[p2pi] TANA proposed charter

Stanislav Shalunov <shalunov@shlang.com> Tue, 21 October 2008 13:16 UTC

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From: Stanislav Shalunov <shalunov@shlang.com>
To: tana@ietf.org, p2pi@ietf.org, TSV Area <tsv-area@ietf.org>
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Subject: [p2pi] TANA proposed charter
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At the BoF in Dublin, we observed strong interest and consensus that  
the TANA work should go forward as a working group.  Does the  
following proposed charter, based on the BoF description, capture what  
the community was interested in?

Thanks,  -- Stas

Techniques for Advanced Networking Applications (TANA) WG


Transport Area Director(s):
* Magnus Westerlund <magnus.westerlund@ericsson.com>
* Lars Eggert <lars.eggert@nokia.com>

Transport Area Advisor:
* Lars Eggert <lars.eggert@nokia.com>

Mailing Lists:

General Discussion: tana@ietf.org
To Subscribe: tana-request@ietf.org
In Body: (un)subscribe
Archive: http://www.ietf.org/mail-archive/web/tana/

Description of Working Group:

The TANA WG is chartered to standardize a congestion control mechanism  
that should saturate the bottleneck, maintain low delay, and yield to  
standard TCP.

Applications that transmit large amounts of data for a long time with  
congestion-limited TCP, but without ECN fill the buffer at the head of  
the bottleneck link. This increases the delay experienced by other  
applications. In the best case, with an ideally sized buffer of one  
RTT, the delay doubles. In some cases, the extra delay may be much  
larger. This is a particularly acute and common case is when P2P  
applications upload over thin home uplinks: delays in these cases can  
sometimes be of the order of seconds.

The IETF's standard end-to-end transport protocols have not been  
designed to minimize the extra delay introduced by them into the
network. TCP, as a side effect of filling the buffer until it  
experiences drop-tail loss, effectively maximizes the delay. While  
this works well for applications that are not delay-sensitive, it  
harms interactive applications that share the same bottleneck. VoIP  
and games are particularly affected, but even web browsing may become  

TANA is a transport-area WG that will focus on broadly applicable  
techniques that allow large amounts of data to be consistently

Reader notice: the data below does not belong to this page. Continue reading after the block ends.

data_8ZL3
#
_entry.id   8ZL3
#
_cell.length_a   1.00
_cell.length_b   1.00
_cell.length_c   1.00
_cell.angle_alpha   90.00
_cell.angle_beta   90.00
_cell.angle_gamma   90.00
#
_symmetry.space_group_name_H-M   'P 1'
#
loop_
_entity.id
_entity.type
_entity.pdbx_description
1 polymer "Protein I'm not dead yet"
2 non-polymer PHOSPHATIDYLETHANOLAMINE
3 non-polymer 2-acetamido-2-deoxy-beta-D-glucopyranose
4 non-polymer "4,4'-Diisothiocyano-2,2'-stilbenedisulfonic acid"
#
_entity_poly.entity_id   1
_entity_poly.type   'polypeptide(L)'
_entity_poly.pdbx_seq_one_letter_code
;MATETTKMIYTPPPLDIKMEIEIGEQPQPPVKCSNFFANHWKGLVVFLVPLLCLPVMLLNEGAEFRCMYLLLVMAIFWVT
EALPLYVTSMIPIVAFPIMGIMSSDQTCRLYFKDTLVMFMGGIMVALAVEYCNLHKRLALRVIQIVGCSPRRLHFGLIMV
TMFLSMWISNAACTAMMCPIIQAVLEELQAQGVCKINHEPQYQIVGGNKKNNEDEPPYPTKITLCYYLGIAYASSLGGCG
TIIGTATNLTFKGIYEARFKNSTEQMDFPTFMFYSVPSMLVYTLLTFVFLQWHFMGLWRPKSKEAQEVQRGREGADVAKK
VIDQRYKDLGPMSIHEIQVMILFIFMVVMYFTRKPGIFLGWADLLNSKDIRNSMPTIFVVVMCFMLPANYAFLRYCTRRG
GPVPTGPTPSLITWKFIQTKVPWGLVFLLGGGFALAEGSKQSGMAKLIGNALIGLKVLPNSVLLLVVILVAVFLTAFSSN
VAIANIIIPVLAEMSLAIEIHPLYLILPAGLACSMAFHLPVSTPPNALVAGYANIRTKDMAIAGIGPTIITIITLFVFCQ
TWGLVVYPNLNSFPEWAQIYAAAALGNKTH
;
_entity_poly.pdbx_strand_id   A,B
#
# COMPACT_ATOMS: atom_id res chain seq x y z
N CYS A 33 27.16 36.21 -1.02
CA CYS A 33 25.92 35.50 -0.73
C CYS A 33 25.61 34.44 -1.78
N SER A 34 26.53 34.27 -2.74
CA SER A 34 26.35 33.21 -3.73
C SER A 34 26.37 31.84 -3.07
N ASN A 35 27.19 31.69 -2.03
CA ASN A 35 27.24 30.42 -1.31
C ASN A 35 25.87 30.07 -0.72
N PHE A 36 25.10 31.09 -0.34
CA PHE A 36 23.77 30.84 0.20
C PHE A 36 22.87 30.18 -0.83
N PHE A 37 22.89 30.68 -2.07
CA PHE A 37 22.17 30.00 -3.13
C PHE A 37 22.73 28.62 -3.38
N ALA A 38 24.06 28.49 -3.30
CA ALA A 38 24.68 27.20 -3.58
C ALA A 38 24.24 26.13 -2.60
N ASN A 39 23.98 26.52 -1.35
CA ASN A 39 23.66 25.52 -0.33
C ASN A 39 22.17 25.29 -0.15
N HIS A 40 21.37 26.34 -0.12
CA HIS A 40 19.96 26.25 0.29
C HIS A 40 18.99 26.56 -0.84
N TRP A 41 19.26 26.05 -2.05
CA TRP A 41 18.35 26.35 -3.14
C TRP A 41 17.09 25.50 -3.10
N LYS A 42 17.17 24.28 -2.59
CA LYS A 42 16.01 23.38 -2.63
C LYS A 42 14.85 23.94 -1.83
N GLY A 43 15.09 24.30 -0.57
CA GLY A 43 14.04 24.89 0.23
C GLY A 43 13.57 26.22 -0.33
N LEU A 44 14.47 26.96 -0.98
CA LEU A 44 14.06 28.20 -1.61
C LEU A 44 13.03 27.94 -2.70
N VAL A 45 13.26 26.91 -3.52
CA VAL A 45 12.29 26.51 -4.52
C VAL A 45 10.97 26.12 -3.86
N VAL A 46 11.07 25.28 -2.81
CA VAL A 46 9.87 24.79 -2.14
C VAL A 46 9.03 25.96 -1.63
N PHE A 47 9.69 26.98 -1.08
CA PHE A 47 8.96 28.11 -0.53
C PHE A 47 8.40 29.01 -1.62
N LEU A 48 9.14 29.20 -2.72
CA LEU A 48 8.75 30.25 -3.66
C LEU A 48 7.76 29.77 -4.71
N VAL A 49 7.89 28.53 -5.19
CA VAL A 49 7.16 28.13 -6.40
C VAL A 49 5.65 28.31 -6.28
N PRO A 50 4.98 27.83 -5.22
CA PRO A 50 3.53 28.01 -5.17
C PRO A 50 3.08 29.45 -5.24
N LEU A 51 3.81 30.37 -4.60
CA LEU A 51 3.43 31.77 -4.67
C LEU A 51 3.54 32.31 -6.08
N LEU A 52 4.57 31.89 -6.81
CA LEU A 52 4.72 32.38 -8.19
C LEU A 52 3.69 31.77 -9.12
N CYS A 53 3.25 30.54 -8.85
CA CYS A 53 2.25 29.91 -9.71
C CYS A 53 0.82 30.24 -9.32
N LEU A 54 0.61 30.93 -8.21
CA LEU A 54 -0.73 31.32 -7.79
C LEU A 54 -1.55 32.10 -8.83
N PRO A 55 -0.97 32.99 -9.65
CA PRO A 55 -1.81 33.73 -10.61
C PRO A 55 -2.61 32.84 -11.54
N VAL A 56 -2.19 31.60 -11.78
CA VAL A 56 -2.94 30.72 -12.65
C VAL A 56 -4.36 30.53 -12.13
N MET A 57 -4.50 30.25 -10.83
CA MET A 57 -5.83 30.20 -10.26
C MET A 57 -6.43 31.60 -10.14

transmitted without substantially affecting the delays experienced by  
other users and applications.

The WG will work on the following:

(1) An experimental congestion control algorithm for less-than-best- 
effort "background" transmissions, i.e., an algorithm that attempts to  
scavenge otherwise idle bandwidth for its transmissions in a way that  
minimizes interference with regular best-effort traffic.

Desired features of such an algorithm are:
* saturate the bottleneck,
* eliminate long standing queues and thus keep delay low when no other  
traffic is present,
* quickly yield to regular best-effort traffic that uses standard TCP  
congestion control,
* add little to the queueing delays induced by TCP traffic,
* operate well in today's typical networks with FIFO queueing with  
drop-tail discipline,
* where available, use explicit congestion notification (ECN), active  
queue management (AQM), and/or end-to-end differentiated services  

Application of this algorithm to existing transport protocols (TCP,  
SCTP, DCCP) is expected to occur in the working groups that maintain  
those protocols.

(2) A document that clarifies the current practices of application  
design and reasons behind them and discusses the tradeoffs surrounding  
the use of many concurrent transport connections to one peer and/or to  
different peers.

Standard Internet congestion control result in different transport  
connections sharing bottleneck capacity. When an application uses  
several unchoked and not rate-limited transport connections to  
transfer through a bottleneck, it may obtain a larger fraction of the  
bottleneck than if it had used fewer connections. Although capacity is  
the most commonly considered bottleneck resource, middlebox state  
table entries are also an important resource for an end system  
communication. Other resource types may exist, and the guidelines are  
expected to comprehensively discuss them.

Applications use a variety of techniques to mitigate these concerns.   
These techniques have not always been reviewed by the IETF and their  
interaction with TCP dynamics is poorly understood.  The WG document  
the known techniques, discussing the consequences and, where  
appropriate, provide guidance to application designers.

(3) The WG will discuss how to best take into account prior work in  
the area.  The outcome will be either incorporated into the document  
specifying the experimental congestion control algorithm or into a  
separate document summarizing prior work.

Goals and Milestones

TBD  Submit "Multiple Transport Connections in Applications Design" to  
the IESG for consideration as an Informational RFC
TBD  Submit "Transport for Advanced Networking Applications (TANA)" to  
the IESG for consideration as an Experimental RFC


Transport for Advanced Networking Applications (TANA) Problem Statement

No Requests for Comments

Stanislav Shalunov

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